PSIg = L2D – (L1D_g + L2D_f)
In the case of the glass edge thermal bridge, the PSIg value referred to the internal measures and the external ones are exactly the same.
WHAT INFLUENCES THE GLASS EDGE THERMAL BRIDGE?
Many factors have an influence on the glass edge thermal bridge, both in terms of heat flow (PSIg) and of surface temperatures (fRsi):
- type of frame (wood, PVC, aluminum, glass fiber, steel, etc.);
- with the same type of frame, the type of profile (bottom, side, central, etc.);
- with the same type of frame and profile, the thermally effective portion of the profile (which varies with the thickness of the IGU);
- type of glass (number of cavities, thickness of cavities, thickness of the glass panes);
- type of spacer (aluminum, stainless steel, hybrid steel-polymer, polymer);
- type of sealant used for the IGU (polysulfide, silicone, polyurethane, hot melt butyl);
- indent depth of the glass inside the frame profile.
The same window has at least two different PSIg values because it also has two different transmittance values for the frame, Uf (one for the bottom profile, the other for the side/top one).
Data provided by the manufacturers are acceptable only if all parameters listed above are exactly the same. In reality, the PSIg value has to be calculated on a by-project basis (for each profile), depending on the exact frame and glass types used.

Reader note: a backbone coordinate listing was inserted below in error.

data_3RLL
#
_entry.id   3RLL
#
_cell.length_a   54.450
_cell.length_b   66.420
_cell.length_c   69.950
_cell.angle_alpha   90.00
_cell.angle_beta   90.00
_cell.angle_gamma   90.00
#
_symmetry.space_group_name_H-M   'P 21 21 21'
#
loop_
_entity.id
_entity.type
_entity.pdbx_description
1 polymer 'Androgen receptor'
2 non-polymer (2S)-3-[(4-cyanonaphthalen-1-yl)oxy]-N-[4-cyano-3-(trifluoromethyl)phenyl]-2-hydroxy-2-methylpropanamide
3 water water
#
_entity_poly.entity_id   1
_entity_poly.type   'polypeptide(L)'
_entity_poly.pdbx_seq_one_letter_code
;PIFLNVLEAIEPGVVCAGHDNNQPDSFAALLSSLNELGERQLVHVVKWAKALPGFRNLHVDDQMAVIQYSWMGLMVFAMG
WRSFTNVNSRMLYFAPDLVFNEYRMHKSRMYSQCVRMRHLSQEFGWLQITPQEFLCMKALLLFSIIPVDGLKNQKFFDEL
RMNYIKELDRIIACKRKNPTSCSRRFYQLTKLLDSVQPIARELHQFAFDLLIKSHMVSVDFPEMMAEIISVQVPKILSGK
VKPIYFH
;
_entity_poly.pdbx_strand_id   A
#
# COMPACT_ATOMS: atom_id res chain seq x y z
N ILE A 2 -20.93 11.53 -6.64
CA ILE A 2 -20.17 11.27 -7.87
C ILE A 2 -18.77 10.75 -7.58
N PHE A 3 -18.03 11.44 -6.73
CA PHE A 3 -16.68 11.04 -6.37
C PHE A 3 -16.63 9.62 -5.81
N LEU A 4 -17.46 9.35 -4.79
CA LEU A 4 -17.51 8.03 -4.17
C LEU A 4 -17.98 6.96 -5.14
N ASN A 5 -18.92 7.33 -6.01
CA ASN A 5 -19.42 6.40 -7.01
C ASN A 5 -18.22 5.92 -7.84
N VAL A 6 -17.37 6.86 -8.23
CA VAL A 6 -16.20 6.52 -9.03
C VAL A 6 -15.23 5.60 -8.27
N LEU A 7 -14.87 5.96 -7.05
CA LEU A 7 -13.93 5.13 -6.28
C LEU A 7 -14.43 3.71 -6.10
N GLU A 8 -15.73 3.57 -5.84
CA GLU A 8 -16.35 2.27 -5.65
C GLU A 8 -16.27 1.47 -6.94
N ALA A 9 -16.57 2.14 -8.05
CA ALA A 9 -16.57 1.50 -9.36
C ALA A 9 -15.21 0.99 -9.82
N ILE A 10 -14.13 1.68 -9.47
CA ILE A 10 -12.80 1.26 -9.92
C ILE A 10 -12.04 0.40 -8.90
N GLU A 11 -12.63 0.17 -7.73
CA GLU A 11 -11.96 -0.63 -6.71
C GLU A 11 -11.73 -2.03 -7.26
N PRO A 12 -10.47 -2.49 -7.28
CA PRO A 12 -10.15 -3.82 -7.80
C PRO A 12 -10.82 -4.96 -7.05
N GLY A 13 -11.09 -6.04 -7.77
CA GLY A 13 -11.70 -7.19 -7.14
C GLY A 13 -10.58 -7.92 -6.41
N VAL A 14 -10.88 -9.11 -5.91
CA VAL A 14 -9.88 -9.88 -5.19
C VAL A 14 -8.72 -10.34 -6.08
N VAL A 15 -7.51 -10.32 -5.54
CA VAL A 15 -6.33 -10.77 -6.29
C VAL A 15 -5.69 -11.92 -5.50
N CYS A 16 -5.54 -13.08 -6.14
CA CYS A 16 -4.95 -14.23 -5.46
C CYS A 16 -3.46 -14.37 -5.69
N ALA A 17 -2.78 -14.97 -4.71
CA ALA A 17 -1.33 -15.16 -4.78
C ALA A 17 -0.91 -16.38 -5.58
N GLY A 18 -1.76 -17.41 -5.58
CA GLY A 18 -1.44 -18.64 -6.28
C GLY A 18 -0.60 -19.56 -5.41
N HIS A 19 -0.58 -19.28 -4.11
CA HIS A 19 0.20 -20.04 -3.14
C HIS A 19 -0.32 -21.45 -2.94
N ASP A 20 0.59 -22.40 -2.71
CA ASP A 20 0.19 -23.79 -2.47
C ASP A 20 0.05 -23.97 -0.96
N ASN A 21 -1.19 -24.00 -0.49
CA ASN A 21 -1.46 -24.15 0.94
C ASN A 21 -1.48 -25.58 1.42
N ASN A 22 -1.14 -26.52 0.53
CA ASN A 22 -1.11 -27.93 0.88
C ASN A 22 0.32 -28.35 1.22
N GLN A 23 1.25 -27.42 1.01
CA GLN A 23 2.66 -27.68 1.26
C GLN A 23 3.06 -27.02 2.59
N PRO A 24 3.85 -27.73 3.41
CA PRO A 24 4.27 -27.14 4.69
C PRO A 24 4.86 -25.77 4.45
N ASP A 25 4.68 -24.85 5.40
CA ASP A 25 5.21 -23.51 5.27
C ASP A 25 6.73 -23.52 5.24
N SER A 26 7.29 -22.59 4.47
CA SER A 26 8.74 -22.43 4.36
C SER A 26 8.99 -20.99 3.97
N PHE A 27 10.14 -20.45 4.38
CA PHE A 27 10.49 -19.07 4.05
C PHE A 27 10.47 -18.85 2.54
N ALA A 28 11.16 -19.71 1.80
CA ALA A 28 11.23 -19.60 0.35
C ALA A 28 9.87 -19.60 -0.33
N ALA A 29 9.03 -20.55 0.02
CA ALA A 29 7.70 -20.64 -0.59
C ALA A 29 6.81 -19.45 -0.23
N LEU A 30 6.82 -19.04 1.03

Can you use “average” values of PSIg?
With the list of variables listed above, it should be clear that the PSIg value does not like to be standardized.
- the correct average PSIg value is calculated with a weighted average of the different PSIg values of one specific window;
- the wrong average PSIg value is any number a designer of the building is ready to sign off for (as in the case of the Uf value for window frames, or the design lambda value for insulation materials).
One value that cannot be made “average” is the temperature factor fRsi, used to verify the absence of condensation on the glass edge. This value has to be calculated via finite elements, using the most realistic geometry of the junction (the 2Box model may not be accurate enough!). The correct fRsi calculation includes the entire junction, with the profile installed in the assembly of the wall/roof, so that the analysis can be as similar as possible to the future conditions of the installed window/door. Also, the acceptability of the fRsi value of the junction depends on the local climate.
The glass edge thermal bridge, plays a primary role in thermal comfort, absence of condensation (or ice), and energy efficiency of the window and of the entire building.
The values of heat flow (PSIg) and internal temperatures (fRsi), vary significantly depending on the window profile and glass unit (and many other parameters), so that standardized values are most likely wrong.
With higher expectations in terms of construction quality, even in energy retrofits, the glass edge shows how 21st Century designers are required to be more and more prepared. The important nodes of the thermal envelope need to be analyzed in-depth, so that comfort can be guaranteed, and the performance gap avoided.